Suffering from tinnitus? Doubting to visit a doctor? The when and why explained!

Do you experience tinnitus in your left ear? Do your ears buzz after attendinga concert? Have you been suffering from tinnitus in your right ear for three days after a bad cold? Do you want to know if you have to go and see a doctor?

The so-called tinnitus, or buzzing in your ears, is the hearing of sound perceived by any individual when no actual external sound is present.

Tinnitus can be permanent or occasional. It can be accompanied by earaches even if it rarely represents a complication. You should however go and see a doctor under certain circumstances.

1. When should you go and see a doctor?

Do you have tinnitus? Are you feeling worried about it? Don’t worry about it, it’s commonplace to be anxious! You’ve probably imagined the worst things possible and are now afraid to be suffering from something serious. Despite your likely anxiety, rest assured because this article will outline the situations that should alleviate your fears and tackle your doubts:

  • If the tinnitus remains constant over a long period of time;
  • If it has appeared after a head injury or anacoustic trauma and is accompanied by hearing loss, dizziness, headaches or a state of confusion;
  • If you come back from a gig or a festival and still suffer from tinnitus 24 hours after;
  • If the tinnitus is difficult to handle, if it is accompanied by earaches or if the circumstances do not get better;
  • If the tinnitus has appeared right after a respiratory infection with no sign of improvement.

2. What are the most frequent causes of tinnitus?

The most frequent causes of tinnitus are the following (Sources:;

  • An acoustic trauma occurring after a gig;
  • An earwax blockage;
  • A middle ear infection;
  • A high blood pressure;
  • Otosclerosis, that is to say an abnormal growth of the bone close to the middle ear that can lead to an hearing loss;
  • Ménière’s disease, namely a disorder of the inner ear characterised by episodes of dizziness, ringing in the ear and hearing loss;
  • Presbycusis, namely an age-related hearing loss characterised by a progressive hearing loss andtinnitus;
  • Nonsteroidal anti-inflammatory drugs, such as aspirins.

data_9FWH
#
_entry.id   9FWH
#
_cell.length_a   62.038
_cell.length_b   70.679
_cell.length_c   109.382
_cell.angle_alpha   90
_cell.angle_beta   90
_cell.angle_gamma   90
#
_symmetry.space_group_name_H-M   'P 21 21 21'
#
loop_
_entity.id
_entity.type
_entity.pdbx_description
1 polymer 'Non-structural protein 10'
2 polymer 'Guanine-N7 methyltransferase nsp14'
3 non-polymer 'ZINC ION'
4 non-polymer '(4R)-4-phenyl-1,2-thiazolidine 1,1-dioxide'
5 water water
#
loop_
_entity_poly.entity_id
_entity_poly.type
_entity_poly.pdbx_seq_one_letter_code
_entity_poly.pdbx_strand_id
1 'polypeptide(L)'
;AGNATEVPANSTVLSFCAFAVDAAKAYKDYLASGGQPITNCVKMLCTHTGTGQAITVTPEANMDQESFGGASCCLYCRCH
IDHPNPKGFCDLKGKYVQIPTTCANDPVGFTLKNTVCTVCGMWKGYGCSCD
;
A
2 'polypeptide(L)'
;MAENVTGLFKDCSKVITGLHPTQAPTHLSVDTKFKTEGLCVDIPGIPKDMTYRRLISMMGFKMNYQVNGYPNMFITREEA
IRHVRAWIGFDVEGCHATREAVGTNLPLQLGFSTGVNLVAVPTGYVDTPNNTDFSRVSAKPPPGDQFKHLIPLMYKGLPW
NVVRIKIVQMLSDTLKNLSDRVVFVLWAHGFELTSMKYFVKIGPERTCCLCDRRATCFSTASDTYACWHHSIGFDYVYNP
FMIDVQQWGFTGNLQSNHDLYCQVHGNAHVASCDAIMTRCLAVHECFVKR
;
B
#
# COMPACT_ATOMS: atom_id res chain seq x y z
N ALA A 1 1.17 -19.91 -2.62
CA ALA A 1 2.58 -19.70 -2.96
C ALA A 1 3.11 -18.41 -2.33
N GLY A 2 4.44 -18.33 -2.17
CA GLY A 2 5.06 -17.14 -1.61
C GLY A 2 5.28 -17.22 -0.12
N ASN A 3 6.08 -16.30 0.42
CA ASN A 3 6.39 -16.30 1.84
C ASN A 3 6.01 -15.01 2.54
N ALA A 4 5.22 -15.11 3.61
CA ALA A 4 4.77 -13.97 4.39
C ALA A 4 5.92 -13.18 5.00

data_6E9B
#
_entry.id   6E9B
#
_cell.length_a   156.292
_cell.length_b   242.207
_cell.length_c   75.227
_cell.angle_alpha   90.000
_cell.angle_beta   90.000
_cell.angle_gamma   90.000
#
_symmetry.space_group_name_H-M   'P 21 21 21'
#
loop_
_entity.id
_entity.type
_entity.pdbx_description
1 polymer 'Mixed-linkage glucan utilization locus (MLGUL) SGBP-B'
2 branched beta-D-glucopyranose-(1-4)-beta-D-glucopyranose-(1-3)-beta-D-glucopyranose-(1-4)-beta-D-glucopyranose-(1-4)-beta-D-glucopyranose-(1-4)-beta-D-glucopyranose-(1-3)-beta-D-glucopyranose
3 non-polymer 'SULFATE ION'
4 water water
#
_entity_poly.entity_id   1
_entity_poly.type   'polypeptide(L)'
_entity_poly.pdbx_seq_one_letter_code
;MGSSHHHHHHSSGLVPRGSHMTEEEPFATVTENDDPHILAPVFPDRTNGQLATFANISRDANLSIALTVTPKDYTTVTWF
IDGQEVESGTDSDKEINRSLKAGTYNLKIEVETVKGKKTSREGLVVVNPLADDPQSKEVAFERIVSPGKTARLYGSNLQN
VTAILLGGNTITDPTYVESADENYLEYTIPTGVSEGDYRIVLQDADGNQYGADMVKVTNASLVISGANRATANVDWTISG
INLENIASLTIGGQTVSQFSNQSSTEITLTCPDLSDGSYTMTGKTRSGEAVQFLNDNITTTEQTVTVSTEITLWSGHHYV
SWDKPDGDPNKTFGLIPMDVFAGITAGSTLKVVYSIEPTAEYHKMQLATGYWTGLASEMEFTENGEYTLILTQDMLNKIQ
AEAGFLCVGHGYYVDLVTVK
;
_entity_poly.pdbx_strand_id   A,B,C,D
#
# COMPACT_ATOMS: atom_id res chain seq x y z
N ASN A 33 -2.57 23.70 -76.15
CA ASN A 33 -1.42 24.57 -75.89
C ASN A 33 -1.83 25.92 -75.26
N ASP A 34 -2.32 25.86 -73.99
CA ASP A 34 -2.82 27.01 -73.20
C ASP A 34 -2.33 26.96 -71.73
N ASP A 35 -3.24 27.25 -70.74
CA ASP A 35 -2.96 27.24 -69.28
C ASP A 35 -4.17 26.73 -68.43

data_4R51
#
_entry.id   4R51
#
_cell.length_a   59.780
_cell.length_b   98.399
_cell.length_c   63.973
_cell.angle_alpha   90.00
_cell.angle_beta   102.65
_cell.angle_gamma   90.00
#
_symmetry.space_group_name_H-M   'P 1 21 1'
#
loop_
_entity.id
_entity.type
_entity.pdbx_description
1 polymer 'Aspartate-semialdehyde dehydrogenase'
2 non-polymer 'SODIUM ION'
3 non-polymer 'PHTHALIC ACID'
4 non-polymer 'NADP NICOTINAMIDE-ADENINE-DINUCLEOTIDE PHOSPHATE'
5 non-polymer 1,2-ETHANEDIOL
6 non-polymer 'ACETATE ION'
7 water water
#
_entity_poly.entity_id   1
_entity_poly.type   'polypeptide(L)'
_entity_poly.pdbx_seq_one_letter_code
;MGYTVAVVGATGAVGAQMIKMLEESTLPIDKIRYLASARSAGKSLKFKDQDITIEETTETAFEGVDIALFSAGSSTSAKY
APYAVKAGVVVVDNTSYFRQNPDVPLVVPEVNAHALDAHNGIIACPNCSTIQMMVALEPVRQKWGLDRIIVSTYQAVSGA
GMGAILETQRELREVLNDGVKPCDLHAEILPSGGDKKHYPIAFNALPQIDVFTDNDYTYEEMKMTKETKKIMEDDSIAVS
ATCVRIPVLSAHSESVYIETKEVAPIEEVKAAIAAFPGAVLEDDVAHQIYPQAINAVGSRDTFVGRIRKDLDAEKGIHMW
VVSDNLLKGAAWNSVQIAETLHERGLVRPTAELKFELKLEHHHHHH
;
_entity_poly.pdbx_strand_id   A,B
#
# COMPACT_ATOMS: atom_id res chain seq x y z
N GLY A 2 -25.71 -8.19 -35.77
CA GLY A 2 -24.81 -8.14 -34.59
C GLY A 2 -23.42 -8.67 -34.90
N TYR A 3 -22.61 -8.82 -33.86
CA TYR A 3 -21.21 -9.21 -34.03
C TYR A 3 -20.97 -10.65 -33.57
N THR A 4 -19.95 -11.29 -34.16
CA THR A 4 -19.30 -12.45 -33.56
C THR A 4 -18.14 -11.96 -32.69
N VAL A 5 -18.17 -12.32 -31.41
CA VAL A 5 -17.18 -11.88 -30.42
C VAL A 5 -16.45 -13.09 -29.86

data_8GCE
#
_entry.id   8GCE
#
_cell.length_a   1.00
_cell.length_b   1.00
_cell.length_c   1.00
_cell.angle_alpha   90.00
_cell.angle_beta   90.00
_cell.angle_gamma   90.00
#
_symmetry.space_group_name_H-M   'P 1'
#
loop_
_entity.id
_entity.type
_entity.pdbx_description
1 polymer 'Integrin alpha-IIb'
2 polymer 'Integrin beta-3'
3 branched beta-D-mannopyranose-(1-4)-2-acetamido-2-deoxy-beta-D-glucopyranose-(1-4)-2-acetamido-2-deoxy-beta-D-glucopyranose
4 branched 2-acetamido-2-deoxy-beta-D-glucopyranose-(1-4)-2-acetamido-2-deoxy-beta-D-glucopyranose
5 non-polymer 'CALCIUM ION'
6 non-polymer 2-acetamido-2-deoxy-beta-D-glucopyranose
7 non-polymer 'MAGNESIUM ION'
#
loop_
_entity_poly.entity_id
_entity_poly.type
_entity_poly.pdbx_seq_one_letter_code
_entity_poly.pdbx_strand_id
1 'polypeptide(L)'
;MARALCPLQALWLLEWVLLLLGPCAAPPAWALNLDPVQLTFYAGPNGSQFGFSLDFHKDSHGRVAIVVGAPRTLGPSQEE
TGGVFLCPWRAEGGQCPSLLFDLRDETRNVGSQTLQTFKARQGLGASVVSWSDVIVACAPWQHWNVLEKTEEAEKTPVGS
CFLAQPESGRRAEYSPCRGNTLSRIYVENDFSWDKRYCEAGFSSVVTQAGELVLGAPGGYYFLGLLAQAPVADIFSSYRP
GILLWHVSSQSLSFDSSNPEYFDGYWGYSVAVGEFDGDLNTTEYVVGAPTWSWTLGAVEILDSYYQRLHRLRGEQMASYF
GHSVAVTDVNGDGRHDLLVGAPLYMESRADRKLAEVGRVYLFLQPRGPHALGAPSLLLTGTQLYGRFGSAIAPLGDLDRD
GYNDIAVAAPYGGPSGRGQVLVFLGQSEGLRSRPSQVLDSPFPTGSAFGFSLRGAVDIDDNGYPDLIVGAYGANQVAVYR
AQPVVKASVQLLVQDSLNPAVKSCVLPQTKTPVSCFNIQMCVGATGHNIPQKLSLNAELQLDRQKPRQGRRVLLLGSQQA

3. Is it possible to prevent tinnitus from appearing?

Several types of tinnitus cannot be averted (e.g. those resulting from presbycusis or Ménière’sdisearse). However, it is possible to prevent other causes (e.g. those resulting from an earwax blockage, an acoustic trauma or drugs) of tinnitus.

If you know you are going to be exposed to heavy sounds (e.g. at festivals or nightclubs), you should think about taking some precautionary measures, such as wearing earplugs. You should also avoid drinking when exposed to heavy sounds to preventaltering your auditory perception.

If you want to listen to music on your iPod, keep the overall volume as low as reasonably possible to keep your ears from aging prematurely. Set the volume at half the maximum volume and consider using the earplugs that have been provided with the device, as theycannot exceed 100 decibels.

To prevent earwax blockage, avoid using cotton buds, as they push the earwax back into the ear. Instead, make use of a damp cloth or, preferably, sea salt sprays.

With respect to drug intake, ask your chemist or your general practictionner for advice to avoid taking a toohigh dose.

  • Tinnitus is the hearing of droning sounds with no external sound sources present that can vary in intensity and frequency;
  • You should visit a doctor after an acoustic or a head trauma, especially if it is accompanied by a decrease in hearing, dizziness or headaches;
  • The most frequent causes of tinnitus are acoustic traumas, earwax blockages, middle ear infections, high blood pressure, otosclerosis, Ménière’s disease or presbycusis;
  • It is not always possible to prevent tinnitus from rearing up it’s headeven if some measures can be taken, such as wearing earplugs or listening to music at a reasonable volume.